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Morning Sun
  • District to receive $19,000 for career readiness program

  • Career readiness has been a major focus for USD 250 Superintendent Destry Brown for some time, and the district has been aggressive about creating those opportunities for students.

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  • Career readiness has been a major focus for USD 250 Superintendent Destry Brown for some time, and the district has been aggressive about creating those opportunities for students.
    “There are a few programs that are really near and dear to me,” Brown said. “Our career and technical education is one of them.”
    Brown said he would like to see every student graduate high school ready to step into some type of skilled job.
    These programs weren’t created with the idea that they would pay off, but the district will receive a $19,000 check Thursday morning for its career readiness certification program, which is part of a push by Kansas Governor Sam Brownback.
    “If they finish with the certificate, they (the state) would pay the district $1,000 for each kid,” Brown said, adding that 19 students completed certification in three different programs, meaning the state is giving the district $19,000 to reinvest in career-readiness programs.
    “It will go back into vocational programs to help pay for development of programs for the kids,” Brown said.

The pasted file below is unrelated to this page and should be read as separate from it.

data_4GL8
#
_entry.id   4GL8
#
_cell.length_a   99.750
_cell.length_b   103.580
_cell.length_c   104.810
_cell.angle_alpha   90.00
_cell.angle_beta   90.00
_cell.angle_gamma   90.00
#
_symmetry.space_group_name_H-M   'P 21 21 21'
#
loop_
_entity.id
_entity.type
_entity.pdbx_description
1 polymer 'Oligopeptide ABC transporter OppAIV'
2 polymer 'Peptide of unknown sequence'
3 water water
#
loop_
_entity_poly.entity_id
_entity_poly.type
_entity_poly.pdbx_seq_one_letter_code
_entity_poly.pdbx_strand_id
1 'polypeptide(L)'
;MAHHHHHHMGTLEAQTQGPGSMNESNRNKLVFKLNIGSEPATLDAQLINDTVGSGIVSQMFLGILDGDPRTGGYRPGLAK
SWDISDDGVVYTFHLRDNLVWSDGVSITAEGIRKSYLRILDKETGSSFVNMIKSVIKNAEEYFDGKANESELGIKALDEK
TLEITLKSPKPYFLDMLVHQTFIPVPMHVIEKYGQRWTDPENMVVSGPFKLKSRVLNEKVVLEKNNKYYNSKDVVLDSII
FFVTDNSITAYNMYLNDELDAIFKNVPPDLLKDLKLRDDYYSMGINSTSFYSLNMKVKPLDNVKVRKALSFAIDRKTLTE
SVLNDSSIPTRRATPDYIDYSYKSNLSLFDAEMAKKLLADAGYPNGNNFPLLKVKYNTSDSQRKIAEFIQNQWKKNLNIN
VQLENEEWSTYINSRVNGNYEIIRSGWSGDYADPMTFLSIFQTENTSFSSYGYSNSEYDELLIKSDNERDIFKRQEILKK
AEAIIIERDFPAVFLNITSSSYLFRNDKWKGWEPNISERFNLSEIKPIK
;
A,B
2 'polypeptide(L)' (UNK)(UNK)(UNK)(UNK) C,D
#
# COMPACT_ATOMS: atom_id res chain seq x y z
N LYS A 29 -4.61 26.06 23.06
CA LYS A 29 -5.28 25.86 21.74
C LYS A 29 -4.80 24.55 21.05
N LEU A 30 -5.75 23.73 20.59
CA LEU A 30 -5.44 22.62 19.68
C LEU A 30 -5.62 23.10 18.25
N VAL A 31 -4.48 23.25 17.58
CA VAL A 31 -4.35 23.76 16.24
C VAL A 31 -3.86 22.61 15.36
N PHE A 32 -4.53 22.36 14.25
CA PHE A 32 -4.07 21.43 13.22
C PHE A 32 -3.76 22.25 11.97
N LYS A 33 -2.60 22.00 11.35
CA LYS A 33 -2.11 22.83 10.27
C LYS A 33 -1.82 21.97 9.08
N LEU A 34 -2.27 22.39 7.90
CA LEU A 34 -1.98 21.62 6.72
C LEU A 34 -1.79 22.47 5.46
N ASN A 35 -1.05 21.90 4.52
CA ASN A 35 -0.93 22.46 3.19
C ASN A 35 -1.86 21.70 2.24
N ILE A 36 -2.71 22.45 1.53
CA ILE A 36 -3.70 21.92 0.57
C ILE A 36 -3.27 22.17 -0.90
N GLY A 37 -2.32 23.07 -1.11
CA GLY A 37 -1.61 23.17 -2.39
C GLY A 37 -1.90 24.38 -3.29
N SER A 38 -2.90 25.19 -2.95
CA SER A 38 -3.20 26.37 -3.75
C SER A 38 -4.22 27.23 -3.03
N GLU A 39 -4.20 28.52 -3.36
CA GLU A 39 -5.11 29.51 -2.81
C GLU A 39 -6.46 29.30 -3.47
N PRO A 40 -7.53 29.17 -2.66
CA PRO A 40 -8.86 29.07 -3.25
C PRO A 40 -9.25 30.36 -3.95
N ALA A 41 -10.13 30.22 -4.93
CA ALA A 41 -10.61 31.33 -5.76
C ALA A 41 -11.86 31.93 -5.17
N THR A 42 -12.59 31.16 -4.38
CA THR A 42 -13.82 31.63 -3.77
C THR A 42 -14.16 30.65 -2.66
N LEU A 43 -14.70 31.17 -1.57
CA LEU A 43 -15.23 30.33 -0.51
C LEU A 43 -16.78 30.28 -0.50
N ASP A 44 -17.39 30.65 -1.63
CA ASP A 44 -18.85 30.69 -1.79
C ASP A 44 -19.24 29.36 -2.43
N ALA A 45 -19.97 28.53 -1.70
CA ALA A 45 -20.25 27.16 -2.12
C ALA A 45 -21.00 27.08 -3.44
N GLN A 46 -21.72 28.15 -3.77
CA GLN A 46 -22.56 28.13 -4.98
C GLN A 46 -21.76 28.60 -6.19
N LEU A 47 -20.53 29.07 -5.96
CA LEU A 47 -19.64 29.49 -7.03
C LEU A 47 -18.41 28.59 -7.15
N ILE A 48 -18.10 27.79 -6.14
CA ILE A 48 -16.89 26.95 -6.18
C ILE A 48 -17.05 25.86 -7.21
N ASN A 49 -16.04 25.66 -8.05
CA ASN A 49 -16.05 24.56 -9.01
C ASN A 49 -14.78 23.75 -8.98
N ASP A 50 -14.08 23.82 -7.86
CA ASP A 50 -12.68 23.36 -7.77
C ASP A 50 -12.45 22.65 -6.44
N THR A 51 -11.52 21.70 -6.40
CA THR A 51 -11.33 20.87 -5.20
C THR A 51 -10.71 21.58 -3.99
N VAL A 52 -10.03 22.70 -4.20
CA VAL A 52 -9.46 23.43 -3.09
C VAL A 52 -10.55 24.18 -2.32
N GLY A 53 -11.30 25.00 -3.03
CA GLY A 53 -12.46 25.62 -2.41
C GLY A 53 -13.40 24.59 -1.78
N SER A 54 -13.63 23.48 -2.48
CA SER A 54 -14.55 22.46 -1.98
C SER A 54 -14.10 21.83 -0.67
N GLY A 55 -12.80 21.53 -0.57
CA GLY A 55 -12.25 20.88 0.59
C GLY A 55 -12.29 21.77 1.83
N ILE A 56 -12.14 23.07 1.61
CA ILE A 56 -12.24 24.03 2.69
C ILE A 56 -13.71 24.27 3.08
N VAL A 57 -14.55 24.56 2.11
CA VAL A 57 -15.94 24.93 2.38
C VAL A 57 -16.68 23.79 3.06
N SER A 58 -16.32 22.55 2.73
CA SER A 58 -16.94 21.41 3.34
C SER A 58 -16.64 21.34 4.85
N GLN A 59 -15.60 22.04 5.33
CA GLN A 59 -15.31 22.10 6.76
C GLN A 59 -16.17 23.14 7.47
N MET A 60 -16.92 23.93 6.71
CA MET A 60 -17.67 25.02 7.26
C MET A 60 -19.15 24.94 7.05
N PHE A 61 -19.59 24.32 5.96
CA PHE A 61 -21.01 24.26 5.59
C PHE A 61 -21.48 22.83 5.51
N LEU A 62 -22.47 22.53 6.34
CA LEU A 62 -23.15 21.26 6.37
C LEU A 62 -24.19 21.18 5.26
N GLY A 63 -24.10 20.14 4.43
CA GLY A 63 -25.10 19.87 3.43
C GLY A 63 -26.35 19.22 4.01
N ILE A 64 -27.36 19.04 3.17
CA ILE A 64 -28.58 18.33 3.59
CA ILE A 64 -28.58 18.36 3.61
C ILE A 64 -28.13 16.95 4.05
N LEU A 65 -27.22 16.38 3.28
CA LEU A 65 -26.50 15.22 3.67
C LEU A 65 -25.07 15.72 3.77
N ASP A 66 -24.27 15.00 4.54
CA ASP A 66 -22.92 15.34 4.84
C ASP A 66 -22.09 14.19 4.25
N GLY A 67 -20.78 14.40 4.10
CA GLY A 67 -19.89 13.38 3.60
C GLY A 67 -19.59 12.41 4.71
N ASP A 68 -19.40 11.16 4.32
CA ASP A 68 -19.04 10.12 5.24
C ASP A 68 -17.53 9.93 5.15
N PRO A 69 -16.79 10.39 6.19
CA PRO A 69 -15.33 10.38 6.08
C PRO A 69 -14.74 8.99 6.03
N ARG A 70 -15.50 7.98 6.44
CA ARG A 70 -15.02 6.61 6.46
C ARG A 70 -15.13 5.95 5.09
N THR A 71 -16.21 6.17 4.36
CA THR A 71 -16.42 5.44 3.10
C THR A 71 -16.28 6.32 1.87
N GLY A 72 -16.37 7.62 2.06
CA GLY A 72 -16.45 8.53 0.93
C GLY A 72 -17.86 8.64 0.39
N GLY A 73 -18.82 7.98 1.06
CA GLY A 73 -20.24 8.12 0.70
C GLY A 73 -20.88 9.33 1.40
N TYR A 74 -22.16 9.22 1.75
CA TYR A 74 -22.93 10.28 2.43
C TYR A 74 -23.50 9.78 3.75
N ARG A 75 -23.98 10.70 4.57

This is the first year that the state is offering this particular program, but the program has been running at USD 250 for a few years now.
    “This year we’re really getting rewarded for the programs we already had in place,” Brown said.
    USD 250 information officer Zach Fletcher added that 12 students received certified nurses assistant certificates, three received certificates in masonry and four in carpentry.
    All three programs are offered in partnership with Fort Scott Community College.
    “The community colleges have the two-year programs that are specifically partnered with this program,” said Brown, who added that Chanute and Baxter Springs also partnered with local community colleges and will receive $21,000 and $11,000, respectively.
    Brown said the money rewards districts for helping students prepare for life after school.
    “It rewards us for getting kids through a specified program that, at the end, they can go out and use to get a job,” Brown said.
    “The state pays the community colleges the tuition directly,” he added, noting this means any student can participate regardless of ability to pay. “It’s available to every kid.”
    Brown said he hopes to see participation grow and also sees additional programs, such as culinary arts or a machinist certification, in USD 250’s future.
    “We need to help develop skills to help them go out and get good jobs,” Brown said.
    He added that even if that job isn’t one the students do long-term it can be a fall-back skill, provide an opportunity for a summer job or help pay a student’s way through college.
    “Really, it came out of the community more than anything,” Brown said. “The need for employees - there is a shortage of employees for the skilled labor force.”
    Page 2 of 2 - Brown said he sees the programs continuing, gathering even more interest, becoming a focus for younger students to work toward and eventually helping to change the poverty dynamics of the region.
    “It all comes around to whether we are preparing kids with job skills,” Brown said.
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